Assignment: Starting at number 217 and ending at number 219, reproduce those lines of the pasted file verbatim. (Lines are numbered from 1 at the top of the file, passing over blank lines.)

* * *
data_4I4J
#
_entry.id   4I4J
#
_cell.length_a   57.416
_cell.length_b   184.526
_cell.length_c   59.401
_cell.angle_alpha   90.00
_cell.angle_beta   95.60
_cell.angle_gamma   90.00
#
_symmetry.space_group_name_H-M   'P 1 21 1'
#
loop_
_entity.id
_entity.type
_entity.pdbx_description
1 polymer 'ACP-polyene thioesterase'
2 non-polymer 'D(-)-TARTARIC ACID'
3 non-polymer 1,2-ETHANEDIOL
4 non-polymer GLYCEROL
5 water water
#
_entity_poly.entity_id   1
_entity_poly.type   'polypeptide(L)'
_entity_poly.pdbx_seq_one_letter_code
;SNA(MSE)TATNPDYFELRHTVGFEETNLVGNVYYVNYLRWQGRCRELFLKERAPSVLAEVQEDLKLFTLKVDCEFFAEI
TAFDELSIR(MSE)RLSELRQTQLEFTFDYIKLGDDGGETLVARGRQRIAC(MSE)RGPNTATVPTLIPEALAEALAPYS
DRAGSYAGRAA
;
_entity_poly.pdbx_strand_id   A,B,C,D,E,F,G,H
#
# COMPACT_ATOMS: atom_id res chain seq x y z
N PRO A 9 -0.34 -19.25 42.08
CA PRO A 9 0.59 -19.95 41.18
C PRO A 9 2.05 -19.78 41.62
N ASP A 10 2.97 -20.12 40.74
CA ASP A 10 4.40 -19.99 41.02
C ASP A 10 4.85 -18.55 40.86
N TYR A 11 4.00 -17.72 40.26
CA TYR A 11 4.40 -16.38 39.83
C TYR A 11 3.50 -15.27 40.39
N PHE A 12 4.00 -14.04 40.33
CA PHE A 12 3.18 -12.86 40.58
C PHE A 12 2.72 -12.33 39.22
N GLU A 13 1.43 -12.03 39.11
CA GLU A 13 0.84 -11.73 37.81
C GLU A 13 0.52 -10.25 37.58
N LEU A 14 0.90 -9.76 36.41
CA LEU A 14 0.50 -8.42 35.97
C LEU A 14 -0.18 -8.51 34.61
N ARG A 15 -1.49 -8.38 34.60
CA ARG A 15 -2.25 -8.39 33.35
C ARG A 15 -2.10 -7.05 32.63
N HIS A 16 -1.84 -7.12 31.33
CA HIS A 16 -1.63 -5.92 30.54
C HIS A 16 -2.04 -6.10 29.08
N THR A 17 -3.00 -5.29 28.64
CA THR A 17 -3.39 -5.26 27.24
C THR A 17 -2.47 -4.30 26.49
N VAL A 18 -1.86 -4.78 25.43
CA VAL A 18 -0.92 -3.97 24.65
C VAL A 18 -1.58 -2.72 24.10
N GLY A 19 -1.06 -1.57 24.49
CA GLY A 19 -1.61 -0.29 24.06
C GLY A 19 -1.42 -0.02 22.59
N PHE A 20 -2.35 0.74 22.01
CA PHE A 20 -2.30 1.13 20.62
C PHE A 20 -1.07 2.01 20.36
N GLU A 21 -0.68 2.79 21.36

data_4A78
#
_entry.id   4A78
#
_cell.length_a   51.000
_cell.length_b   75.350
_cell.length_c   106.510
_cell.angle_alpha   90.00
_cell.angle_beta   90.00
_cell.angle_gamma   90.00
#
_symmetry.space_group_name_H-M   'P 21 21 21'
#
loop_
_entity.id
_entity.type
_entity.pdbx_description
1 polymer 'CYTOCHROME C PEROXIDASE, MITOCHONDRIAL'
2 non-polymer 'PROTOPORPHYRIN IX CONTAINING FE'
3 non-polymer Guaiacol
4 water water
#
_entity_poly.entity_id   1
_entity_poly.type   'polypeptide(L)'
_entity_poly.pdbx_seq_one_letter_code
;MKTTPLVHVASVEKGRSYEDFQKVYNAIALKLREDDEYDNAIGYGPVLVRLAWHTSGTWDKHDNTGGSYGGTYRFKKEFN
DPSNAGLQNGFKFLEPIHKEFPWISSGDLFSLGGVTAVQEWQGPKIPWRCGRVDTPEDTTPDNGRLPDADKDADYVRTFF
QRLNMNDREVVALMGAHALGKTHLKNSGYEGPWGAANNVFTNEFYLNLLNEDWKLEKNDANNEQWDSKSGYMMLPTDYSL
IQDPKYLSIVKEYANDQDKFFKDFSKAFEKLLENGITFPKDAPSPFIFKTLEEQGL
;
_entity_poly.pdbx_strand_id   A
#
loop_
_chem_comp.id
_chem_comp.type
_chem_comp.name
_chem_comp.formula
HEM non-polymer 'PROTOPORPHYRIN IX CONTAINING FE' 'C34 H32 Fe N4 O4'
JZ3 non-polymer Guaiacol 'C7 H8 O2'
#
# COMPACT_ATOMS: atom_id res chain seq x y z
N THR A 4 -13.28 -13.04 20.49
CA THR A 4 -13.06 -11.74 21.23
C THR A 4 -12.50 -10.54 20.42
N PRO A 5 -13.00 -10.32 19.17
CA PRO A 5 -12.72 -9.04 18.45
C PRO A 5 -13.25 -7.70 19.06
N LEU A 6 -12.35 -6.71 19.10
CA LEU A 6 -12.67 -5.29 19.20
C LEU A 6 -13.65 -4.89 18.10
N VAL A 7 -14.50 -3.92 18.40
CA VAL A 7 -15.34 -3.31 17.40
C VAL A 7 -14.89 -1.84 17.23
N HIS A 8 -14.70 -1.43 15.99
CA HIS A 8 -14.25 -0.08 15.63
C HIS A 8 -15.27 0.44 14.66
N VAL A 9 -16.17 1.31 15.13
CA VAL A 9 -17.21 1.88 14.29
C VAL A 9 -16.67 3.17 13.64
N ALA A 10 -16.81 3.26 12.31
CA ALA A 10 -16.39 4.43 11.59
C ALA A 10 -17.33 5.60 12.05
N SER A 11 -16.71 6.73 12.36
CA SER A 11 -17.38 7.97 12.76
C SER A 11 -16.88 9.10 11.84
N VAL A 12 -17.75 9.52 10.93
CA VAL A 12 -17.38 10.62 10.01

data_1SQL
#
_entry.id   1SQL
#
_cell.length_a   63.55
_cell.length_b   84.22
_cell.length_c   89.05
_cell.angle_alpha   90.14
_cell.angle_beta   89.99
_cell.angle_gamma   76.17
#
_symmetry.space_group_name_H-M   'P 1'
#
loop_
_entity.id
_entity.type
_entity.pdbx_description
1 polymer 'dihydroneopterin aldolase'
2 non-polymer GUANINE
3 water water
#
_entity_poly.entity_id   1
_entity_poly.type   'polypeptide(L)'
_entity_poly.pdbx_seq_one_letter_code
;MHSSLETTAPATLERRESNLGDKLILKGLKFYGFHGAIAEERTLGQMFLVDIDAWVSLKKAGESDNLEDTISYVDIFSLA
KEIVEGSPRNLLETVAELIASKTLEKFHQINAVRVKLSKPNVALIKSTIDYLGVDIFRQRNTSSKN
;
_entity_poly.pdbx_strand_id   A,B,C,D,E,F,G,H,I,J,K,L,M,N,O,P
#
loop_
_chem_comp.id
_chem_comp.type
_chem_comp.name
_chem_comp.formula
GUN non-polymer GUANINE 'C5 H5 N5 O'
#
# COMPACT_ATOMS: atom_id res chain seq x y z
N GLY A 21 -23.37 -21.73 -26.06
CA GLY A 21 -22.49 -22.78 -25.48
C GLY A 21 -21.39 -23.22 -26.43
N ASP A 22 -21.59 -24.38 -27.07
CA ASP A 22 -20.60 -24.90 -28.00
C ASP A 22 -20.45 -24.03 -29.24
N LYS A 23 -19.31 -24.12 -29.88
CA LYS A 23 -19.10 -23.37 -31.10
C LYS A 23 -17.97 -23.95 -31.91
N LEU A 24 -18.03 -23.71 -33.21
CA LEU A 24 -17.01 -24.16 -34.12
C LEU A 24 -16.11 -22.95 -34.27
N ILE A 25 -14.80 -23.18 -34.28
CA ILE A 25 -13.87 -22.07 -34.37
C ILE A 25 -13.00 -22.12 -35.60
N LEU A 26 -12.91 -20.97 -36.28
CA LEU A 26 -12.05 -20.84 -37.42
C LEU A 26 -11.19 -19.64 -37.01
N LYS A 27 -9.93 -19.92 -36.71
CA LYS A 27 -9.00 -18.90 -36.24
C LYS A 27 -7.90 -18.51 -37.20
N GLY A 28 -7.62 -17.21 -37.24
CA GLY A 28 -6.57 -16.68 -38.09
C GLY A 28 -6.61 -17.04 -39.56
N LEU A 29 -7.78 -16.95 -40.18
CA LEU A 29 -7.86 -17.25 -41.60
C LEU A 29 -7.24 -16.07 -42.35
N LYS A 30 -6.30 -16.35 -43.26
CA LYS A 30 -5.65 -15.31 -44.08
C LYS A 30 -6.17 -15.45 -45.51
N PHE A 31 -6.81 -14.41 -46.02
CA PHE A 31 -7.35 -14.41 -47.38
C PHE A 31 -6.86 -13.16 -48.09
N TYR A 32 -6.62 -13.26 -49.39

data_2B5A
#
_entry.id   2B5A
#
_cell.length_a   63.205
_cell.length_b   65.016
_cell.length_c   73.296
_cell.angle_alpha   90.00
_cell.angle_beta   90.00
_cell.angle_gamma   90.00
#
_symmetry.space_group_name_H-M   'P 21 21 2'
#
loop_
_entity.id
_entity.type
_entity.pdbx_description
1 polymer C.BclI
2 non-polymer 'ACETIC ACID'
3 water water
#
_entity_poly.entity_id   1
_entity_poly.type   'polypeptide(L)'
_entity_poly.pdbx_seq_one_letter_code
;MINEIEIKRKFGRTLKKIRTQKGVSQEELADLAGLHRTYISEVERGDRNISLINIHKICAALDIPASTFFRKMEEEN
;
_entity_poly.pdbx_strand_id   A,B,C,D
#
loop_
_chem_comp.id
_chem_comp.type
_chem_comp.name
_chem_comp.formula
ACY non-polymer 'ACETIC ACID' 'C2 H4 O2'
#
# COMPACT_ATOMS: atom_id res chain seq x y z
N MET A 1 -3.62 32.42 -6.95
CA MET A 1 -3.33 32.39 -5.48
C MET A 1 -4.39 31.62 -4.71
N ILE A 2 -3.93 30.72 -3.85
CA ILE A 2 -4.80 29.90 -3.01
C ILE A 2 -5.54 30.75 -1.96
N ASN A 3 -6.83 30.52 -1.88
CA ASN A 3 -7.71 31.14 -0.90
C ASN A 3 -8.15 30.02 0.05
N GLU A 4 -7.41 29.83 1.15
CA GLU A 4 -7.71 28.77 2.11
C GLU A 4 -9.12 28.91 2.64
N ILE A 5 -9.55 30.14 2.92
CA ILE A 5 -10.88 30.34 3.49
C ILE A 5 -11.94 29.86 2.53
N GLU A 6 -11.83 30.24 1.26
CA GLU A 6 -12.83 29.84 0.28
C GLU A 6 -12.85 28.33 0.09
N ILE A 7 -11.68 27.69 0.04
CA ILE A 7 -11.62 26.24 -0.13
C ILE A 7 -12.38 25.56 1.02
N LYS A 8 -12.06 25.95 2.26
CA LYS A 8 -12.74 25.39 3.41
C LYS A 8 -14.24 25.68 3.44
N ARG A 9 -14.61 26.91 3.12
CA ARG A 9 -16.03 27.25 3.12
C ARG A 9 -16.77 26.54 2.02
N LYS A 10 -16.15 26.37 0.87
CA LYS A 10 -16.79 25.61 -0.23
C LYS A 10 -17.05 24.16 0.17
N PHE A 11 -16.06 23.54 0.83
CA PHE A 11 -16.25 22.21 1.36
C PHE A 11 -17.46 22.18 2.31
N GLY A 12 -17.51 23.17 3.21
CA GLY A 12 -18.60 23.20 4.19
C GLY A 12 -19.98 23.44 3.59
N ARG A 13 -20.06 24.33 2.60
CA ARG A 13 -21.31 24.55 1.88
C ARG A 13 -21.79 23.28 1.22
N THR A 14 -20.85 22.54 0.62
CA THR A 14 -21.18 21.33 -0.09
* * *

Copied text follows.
_cell.angle_beta   90.00
_cell.angle_gamma   90.00
#